Friday, April 27, 2012

Shuffling Off to Buffalo

I'm sitting in the JetBlue terminal at Boston Logan International Airport, waiting patiently for my short flight to Buffalo.

I'm sort of fascinated by airports.  Before last year, I never really spent much time in them.  In fact, before last year, I hadn't flown at all since 2001.  It wasn't a 9/11 related break from flying.  Just circumstance.

They're like casinos.  Little self-contained citied that try to make you feel at home, but completely miss the mark.  For example, there's a Boston themed bar at the Copenhagen airport.  Who decided that was going to be a big draw for Danes or folks traveling in Denmark?

And I always get flustered going through security, but only because I feel like I need an extra set of hands to get all of my stuff into the little buckets, and then to get them back out in time to avoid pissing off everyone behind me.  I imagine frequent flyers have that whole thing down to an art, but I certainly don't.

Now that I'm at the gate, though, and only have to sit and wait for boarding, I've started to get a bit nostalgic.  I'm heading to Buffalo for what might be the last time for a while.  Buffalo is one of the places I've lived that always felt like home.  The people are nice, there's always something to do, and with such a depressed economy, everything is reasonably priced.

This trip is a special one.  Yes, it's my bachelorette party weekend, but I see it as a bittersweet goodbye to a city that has meant a lot to me.

Friday, April 20, 2012

I Want to Go to There

I go back and forth between being seriously stressed about the move to Denmark, and being seriously excited.

Maybe it's the magic of a good night's sleep and a sunny day, but today I feel really positive about the whole thing.

I've gone through a few of the things that I'll miss when we move, but I thought I'd go through a few of the things I'm looking forward to.

1.  Home ownership - My fiance's spent much of the last year or so insisting that what's his is mine, and I've had a tough time really wrapping my head around it.  But I've finally started referring to the flat that he owns in Copenhagen as "our" flat.  I'm looking forward to getting my hands dirty and making it feel like home.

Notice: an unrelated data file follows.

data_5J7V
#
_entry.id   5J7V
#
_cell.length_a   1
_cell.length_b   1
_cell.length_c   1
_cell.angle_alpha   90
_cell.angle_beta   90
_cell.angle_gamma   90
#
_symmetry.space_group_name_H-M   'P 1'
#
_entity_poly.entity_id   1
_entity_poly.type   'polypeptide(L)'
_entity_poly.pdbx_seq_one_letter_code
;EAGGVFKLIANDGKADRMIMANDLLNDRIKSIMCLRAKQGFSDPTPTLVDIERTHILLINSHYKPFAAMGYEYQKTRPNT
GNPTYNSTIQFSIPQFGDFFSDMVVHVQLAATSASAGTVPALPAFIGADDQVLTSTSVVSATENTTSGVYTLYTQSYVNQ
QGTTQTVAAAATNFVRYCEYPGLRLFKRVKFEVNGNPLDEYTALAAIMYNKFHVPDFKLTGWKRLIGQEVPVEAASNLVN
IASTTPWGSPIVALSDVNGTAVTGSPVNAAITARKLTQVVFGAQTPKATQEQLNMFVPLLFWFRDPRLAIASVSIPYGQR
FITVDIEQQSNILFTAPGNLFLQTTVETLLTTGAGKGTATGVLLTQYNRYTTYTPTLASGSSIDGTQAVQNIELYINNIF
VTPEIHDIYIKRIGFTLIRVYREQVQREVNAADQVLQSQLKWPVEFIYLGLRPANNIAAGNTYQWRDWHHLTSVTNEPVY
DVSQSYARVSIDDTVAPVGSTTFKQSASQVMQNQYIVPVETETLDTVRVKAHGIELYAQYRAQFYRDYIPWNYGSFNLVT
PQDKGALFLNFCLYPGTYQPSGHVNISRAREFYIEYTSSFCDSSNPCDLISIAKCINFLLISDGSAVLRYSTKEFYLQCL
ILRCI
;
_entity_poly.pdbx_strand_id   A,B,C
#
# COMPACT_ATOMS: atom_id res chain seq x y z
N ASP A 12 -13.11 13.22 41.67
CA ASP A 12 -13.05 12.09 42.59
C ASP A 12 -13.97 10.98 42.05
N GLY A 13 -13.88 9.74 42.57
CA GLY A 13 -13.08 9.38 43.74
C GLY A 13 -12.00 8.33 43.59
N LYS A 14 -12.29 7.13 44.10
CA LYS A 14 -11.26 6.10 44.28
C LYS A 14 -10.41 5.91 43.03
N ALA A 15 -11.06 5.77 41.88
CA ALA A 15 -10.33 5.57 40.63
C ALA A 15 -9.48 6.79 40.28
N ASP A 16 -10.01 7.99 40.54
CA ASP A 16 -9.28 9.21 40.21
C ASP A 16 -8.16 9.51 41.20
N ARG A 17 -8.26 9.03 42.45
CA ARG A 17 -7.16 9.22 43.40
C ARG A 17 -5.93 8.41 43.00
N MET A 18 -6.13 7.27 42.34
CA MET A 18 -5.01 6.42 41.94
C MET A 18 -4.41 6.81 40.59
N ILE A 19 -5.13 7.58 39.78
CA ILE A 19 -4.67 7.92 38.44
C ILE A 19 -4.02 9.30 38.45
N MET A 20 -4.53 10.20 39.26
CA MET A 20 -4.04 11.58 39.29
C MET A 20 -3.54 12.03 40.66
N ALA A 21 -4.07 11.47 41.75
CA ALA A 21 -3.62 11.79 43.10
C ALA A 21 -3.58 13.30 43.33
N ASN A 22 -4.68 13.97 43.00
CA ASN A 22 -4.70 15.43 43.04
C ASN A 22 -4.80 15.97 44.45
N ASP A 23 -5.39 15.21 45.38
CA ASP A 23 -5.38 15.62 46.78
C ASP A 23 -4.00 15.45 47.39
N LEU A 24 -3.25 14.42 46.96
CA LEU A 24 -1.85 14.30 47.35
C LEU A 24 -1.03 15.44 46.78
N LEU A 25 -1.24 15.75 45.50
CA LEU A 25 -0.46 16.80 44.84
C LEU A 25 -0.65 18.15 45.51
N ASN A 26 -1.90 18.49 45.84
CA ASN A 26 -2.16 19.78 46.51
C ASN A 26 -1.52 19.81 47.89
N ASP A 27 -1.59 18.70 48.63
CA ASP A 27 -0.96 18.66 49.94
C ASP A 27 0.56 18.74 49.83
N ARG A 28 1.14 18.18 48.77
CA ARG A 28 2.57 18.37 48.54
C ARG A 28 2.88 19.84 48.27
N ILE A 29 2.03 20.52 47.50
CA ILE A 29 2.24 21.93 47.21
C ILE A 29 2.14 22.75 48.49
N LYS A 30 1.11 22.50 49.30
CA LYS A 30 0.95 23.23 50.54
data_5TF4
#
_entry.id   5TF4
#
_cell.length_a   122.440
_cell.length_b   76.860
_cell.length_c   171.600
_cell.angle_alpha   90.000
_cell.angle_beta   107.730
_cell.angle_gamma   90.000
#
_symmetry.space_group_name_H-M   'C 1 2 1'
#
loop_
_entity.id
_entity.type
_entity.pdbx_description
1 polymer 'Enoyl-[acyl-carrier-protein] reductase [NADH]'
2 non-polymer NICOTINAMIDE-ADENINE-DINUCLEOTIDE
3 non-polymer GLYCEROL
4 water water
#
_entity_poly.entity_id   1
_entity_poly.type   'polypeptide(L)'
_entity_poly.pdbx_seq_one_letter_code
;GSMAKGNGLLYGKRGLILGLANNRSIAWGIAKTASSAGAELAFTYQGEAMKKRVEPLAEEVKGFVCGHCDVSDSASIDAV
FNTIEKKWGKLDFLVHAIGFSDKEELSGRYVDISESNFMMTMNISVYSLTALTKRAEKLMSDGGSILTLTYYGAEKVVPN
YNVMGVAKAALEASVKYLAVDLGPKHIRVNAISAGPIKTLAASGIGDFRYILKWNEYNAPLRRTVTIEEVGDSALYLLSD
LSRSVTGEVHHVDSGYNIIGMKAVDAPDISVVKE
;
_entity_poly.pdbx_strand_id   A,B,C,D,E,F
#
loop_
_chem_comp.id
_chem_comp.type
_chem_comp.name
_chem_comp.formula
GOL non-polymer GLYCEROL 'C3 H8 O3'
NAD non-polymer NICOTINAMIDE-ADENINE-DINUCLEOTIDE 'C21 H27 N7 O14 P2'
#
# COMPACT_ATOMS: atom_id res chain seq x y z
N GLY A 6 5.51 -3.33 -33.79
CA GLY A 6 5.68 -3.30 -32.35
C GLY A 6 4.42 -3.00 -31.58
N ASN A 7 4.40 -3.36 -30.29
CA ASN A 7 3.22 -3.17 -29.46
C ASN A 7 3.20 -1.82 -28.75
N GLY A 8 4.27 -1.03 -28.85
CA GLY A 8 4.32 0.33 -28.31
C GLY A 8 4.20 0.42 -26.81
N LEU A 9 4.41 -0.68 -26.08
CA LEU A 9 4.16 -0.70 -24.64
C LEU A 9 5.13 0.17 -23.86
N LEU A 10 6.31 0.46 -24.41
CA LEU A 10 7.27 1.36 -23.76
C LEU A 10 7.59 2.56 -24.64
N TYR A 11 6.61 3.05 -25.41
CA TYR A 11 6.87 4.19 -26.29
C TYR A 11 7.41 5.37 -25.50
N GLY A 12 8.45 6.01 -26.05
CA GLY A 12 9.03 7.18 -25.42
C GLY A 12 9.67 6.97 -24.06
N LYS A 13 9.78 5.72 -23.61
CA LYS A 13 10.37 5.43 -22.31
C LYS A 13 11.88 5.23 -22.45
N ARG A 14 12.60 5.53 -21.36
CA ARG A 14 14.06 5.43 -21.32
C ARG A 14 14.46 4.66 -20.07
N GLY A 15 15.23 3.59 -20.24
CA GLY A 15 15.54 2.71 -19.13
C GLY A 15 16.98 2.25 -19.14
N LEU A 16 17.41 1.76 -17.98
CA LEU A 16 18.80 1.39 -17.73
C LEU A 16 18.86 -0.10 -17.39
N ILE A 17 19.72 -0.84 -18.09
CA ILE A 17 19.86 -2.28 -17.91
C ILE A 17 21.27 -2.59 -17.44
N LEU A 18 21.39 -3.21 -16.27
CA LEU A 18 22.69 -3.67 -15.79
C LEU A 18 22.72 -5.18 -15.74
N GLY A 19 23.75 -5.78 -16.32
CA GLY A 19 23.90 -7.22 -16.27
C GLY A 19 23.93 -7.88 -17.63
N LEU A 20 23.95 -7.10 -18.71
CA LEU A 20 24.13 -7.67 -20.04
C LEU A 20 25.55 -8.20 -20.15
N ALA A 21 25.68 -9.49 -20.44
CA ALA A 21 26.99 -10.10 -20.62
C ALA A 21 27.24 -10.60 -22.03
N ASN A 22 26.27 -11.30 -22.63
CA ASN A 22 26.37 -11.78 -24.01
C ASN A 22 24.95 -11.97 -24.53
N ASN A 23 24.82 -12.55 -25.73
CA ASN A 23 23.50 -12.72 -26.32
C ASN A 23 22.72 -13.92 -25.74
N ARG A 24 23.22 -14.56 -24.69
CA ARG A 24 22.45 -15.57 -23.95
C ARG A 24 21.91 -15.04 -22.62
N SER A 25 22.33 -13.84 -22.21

2.  Change of scene - New England just isn't for me.  It never has been.  I've met wonderful people here, but it's never felt right.  I'm excited to find out if Denmark feels more right.

3.  Learning Danish - For real this time.  I've made some minor strides to learn it on my own, but once I'm a legal resident, I can start taking official Danish classes provided by the Danish government.  I'm looking forward to having some structure to my Danish lessons, and classes where everyone is at the same level as I am, so that I don't feel like I'm holding everyone back.

4.  Proximity to history - Europeans love to chuckle at us Americans for being so awed by anything that's older than 50 years old.  Eddie Izzard sums it up beautifully in this clip:

Last year, we stayed in Roskilde, Denmark for a couple of days, and I was amazed by Roskilde Cathedral.  Built in a 12th and 13th centuries, it houses the sarcophagi of hundreds of years of Danish royalty, and was just steps away.  It's one of the most breathtaking places I've seen.  And I look forward to seeing far more.

There is quite a bit more that I'm looking forward to, but now that I've started thinking about how beautiful Roskilde Cathedral is, I figure I'll end this post with a few photos from our visit there.

Wednesday, April 11, 2012

Be Cool - Go Back to School

I apologize for slacking on posts this month.  So much on my mind right now, but it's been tough to gather all of those thoughts and put them together into a coherent post.

Not that this one will be any more coherent than the rest.  But it's always a goal.